Stall bars do not only look very versatile. You can also use them in a variety of exercises that work a variety of muscles.
This ladder of horizontal bars, also known as stall bars, Swedish ladders, and wall bars, is mostly great for hanging exercises but you will also find a few other examples.
Something else to note is that some of the demonstration videos below will use other fitness equipment. However, the movements will be similar to the stall bar versions.
1. Hanging knee raises
This first exercise is the most beginner-friendly way to start increasing your core strength and muscle mass with stall bars. Take the following steps to do a hanging knee raise on a Swedish ladder:
- Stand in front of the stall bars with your back toward them, step on a low bar, point your arms up, and grab a ladder with your hand palms facing forward. In the rest of the article, this sequence will just be considered hanging from the Swedish ladder.
- Fold your legs and raise your thighs until they are about horizontal.
- Slowly raise your knees/hips to your chest as far as comfortable while keeping your legs at the same angle in relation to your hips.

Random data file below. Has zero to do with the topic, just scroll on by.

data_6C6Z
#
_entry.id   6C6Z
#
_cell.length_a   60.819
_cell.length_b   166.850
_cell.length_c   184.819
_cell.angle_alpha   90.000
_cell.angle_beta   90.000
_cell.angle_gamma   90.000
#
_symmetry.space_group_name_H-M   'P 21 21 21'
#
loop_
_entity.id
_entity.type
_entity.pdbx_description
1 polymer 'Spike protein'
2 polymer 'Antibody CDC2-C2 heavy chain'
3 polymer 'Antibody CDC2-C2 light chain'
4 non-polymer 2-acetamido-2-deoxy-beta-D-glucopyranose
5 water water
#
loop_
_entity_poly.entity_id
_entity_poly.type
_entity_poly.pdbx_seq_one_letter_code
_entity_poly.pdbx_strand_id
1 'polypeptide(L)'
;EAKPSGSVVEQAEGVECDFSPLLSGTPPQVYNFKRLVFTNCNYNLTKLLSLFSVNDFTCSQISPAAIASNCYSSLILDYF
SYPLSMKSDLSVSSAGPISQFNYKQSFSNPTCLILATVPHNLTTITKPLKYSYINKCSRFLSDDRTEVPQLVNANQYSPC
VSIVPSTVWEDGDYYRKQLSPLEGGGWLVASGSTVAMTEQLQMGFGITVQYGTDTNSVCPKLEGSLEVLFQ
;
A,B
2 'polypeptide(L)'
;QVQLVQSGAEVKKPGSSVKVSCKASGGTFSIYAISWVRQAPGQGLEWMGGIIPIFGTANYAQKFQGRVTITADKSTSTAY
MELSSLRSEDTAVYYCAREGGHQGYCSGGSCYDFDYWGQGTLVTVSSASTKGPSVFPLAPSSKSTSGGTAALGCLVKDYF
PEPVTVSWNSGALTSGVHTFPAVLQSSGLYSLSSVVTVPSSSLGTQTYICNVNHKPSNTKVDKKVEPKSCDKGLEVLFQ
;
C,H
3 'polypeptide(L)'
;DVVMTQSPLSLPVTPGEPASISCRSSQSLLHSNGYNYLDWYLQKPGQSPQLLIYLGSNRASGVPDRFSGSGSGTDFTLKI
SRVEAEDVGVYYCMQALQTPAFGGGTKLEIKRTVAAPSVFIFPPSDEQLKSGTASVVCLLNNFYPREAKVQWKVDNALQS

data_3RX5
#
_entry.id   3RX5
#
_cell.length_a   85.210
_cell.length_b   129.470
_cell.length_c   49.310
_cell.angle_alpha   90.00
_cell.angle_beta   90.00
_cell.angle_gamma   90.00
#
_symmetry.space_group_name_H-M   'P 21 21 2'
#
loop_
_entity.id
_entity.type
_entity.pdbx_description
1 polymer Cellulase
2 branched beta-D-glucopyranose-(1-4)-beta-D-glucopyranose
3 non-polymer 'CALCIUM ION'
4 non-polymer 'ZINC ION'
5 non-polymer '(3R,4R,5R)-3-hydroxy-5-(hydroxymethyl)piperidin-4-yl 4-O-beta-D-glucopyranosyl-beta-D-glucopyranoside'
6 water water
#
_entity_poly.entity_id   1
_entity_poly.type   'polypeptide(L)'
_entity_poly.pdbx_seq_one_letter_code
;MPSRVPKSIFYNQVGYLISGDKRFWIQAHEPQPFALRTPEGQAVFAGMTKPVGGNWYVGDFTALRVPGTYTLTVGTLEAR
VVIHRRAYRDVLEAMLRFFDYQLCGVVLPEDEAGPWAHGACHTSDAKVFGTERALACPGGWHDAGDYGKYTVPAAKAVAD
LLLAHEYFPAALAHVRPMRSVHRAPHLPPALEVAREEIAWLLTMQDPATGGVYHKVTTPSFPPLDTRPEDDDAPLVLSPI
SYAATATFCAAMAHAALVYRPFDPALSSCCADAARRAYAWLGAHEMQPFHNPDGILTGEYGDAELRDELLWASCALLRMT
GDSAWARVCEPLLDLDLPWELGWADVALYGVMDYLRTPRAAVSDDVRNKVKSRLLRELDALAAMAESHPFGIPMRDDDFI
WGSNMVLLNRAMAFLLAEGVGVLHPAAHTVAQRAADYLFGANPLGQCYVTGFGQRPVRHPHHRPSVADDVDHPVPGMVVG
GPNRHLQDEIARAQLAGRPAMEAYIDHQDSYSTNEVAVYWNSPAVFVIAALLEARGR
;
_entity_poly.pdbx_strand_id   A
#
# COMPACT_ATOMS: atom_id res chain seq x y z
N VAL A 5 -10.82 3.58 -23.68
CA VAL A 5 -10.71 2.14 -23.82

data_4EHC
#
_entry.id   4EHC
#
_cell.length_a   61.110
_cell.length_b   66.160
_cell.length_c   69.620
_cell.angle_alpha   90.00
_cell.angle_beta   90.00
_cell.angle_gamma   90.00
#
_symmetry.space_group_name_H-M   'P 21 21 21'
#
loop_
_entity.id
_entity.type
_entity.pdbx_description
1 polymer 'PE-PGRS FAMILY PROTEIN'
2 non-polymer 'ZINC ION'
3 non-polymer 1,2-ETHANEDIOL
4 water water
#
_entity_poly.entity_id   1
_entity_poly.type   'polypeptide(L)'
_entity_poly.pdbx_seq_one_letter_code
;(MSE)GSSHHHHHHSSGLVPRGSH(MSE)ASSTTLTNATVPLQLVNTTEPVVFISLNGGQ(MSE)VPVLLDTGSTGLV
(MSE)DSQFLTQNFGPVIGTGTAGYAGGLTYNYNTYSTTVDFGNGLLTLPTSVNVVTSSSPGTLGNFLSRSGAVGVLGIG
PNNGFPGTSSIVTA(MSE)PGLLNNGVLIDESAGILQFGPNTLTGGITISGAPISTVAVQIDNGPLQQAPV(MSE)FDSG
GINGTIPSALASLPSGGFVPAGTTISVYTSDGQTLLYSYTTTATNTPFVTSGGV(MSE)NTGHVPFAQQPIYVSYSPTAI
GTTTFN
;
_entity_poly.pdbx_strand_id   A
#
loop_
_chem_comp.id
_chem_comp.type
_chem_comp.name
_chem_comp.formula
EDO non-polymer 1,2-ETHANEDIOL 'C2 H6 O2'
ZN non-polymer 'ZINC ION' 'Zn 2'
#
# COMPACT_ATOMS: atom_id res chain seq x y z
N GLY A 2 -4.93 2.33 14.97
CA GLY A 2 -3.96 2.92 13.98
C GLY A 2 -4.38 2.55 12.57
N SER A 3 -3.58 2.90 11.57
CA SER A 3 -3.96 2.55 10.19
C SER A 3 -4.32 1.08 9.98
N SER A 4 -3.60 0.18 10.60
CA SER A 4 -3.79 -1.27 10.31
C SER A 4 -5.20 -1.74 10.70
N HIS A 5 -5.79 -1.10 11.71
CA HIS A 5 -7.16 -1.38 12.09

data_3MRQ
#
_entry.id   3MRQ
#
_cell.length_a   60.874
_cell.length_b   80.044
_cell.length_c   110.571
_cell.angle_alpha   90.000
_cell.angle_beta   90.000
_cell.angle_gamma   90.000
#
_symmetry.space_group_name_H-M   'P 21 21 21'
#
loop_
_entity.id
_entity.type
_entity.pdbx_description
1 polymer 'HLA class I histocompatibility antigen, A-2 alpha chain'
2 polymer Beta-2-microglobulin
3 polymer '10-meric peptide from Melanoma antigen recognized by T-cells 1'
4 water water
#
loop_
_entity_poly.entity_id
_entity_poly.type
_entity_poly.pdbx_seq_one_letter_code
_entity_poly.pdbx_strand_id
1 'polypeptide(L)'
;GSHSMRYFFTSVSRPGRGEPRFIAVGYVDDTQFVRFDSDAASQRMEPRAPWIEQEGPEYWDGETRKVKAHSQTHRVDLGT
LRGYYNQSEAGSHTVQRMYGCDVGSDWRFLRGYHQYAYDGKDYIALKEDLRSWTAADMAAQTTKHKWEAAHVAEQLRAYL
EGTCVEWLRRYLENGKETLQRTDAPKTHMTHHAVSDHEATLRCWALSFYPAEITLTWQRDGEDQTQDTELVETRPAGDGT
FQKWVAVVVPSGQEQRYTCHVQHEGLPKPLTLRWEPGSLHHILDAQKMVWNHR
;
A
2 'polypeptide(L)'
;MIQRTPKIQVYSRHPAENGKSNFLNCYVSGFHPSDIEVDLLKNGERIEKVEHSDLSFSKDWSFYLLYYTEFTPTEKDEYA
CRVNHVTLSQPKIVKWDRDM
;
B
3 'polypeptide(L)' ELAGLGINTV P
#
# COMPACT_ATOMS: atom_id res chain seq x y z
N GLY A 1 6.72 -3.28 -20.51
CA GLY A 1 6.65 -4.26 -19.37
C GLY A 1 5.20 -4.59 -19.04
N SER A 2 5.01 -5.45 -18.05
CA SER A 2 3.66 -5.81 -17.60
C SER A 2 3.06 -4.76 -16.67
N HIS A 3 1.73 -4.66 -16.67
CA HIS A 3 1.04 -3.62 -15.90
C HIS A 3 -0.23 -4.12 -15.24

- Lower your knees and hips again until you get in the position of step 2 in a controlled motion.
By keeping your upper legs at the same angle in relation to your hips, hanging knees raises mainly work your abs.
At the same time, if you want to train your hip flexor muscles instead, your hips should stay in the same position.
Both can be helpful Swedish ladder exercises but the training effects are different.
2. Sideways knee raises
As the name implies, sideways knee raises are similar to the previous movement. However, by changing up your technique, you focus on different muscles. Take the following steps to do the exercise:
- Hang from the stall bars with your face away from them and hand palms pointing forward.
- Raise your upper legs until they are about horizontal. Let your lower legs hang down for now.
- Slowly raise your hips sideways to one side as far as comfortable.
- Return your hips to the position in step 2 in a controlled motion.
- Repeat the movement from step 3 but in the other direction.
What muscles you work in sideways knee raises is more straightforward than the previous version. More specifically, this exercise mainly works your oblique muscles on the sides of your core.
People who are more advanced when it comes to resistance training may find the bodyweight version too easy. If that is the case for you, you can wear ankle weights or clamp something like a dumbbell between your legs.